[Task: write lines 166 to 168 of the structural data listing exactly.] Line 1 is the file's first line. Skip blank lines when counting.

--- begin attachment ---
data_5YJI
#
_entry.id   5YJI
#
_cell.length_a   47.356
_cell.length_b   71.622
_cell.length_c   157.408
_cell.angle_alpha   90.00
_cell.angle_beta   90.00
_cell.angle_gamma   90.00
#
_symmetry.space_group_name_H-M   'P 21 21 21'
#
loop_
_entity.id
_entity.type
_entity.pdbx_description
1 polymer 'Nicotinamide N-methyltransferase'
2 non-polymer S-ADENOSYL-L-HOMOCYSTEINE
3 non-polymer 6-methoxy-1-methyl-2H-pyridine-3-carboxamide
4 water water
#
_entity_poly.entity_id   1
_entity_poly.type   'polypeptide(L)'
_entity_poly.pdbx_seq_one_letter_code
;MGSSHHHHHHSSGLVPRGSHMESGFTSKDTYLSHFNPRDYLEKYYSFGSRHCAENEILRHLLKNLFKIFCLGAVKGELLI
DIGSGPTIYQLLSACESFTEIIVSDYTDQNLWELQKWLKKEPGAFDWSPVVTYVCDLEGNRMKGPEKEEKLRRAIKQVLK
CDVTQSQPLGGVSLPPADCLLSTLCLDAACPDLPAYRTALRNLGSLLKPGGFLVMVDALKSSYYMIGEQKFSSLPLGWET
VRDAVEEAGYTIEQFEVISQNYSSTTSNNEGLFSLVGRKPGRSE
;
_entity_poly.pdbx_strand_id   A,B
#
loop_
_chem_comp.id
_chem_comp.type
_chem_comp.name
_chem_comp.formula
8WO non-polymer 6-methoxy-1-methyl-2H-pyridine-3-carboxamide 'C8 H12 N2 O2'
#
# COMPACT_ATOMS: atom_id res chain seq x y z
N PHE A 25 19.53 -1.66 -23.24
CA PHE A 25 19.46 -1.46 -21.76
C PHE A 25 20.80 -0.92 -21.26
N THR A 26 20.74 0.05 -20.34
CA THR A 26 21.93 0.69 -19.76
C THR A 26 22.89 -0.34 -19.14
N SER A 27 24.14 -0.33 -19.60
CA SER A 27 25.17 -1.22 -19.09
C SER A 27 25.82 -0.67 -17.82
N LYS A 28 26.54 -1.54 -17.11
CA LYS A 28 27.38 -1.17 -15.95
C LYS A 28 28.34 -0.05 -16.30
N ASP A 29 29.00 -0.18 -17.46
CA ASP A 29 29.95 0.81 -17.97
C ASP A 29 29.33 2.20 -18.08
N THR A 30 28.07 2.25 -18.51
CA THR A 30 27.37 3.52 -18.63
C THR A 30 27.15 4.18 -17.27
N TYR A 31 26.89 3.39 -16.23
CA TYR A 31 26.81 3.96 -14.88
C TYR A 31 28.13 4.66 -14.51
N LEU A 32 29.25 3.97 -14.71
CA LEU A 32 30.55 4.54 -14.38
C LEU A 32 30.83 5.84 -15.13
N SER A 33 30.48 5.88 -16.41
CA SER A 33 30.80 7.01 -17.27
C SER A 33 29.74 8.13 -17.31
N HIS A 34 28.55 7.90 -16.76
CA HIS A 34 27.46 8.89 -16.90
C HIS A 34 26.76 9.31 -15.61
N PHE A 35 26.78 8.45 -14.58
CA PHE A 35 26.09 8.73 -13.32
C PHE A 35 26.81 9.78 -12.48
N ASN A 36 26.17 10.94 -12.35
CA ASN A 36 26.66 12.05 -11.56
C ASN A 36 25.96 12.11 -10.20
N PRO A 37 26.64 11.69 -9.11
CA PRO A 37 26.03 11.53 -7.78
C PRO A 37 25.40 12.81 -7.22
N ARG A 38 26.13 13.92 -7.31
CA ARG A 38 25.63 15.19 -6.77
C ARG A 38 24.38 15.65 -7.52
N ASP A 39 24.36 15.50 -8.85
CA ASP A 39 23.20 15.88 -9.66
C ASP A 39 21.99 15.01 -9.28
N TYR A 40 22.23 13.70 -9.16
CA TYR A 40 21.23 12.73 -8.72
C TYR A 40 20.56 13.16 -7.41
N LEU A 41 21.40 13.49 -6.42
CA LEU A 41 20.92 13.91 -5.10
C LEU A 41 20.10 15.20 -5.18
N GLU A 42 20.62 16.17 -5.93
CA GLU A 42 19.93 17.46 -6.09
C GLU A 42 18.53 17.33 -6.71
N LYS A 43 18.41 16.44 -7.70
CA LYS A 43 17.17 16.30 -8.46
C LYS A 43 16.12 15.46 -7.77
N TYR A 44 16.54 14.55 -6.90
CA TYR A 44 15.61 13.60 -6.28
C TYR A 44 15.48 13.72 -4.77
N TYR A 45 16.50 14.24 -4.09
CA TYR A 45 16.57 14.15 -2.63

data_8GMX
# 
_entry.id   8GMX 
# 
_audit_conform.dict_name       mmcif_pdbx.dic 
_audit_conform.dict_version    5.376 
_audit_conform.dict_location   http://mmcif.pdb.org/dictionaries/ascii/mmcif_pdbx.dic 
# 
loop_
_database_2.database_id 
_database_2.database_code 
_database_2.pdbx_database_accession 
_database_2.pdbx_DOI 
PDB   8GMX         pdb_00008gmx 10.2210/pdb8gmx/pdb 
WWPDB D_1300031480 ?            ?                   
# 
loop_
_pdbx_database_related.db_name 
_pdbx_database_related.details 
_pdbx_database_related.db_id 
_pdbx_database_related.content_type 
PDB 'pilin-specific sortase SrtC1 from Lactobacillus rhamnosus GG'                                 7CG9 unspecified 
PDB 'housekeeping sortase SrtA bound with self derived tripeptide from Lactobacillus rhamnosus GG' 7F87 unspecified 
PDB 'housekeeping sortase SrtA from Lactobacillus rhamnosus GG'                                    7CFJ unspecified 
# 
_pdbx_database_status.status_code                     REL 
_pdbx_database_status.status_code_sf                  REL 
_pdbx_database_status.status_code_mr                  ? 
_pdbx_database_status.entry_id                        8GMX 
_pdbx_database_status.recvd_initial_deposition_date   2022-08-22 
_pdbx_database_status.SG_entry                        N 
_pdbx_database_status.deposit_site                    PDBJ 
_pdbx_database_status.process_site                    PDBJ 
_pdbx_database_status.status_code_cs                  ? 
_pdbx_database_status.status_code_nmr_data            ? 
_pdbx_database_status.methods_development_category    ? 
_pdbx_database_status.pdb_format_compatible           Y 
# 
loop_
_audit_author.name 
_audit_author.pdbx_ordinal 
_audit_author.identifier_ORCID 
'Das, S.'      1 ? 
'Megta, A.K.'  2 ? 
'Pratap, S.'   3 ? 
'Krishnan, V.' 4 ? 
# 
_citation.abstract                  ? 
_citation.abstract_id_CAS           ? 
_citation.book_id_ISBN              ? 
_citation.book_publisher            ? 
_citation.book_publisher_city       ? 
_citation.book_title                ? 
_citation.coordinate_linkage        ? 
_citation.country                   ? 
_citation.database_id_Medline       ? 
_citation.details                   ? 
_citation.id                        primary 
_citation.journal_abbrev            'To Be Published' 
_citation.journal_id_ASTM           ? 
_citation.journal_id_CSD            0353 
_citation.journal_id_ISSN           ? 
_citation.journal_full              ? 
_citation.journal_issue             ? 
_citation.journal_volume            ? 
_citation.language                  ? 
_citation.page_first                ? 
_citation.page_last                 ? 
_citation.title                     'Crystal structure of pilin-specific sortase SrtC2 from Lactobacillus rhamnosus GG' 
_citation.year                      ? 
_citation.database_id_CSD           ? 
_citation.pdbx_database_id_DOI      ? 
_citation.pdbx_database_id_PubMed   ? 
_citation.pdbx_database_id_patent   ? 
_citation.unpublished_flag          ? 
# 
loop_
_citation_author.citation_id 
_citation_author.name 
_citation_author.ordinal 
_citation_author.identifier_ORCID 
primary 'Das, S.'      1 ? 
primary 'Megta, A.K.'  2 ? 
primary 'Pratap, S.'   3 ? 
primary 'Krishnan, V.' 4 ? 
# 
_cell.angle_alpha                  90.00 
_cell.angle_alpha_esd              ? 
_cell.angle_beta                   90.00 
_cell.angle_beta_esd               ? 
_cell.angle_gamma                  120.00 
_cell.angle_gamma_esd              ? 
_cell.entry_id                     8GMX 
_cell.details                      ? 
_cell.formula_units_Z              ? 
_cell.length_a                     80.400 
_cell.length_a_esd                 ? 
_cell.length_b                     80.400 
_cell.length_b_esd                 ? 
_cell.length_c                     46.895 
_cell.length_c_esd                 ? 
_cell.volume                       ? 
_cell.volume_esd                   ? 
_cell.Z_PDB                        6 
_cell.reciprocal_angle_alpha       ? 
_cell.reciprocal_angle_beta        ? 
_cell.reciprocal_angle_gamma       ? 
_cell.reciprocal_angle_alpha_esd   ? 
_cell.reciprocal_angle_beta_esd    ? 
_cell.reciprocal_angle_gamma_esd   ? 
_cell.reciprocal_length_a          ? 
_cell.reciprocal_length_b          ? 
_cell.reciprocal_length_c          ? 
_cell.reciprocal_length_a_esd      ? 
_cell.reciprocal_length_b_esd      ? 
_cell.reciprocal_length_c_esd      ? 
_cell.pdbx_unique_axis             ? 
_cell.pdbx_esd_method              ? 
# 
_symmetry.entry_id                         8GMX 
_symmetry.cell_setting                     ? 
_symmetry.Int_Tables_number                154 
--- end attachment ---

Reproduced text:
_citation.journal_issue             ? 
_citation.journal_volume            ? 
_citation.language                  ? 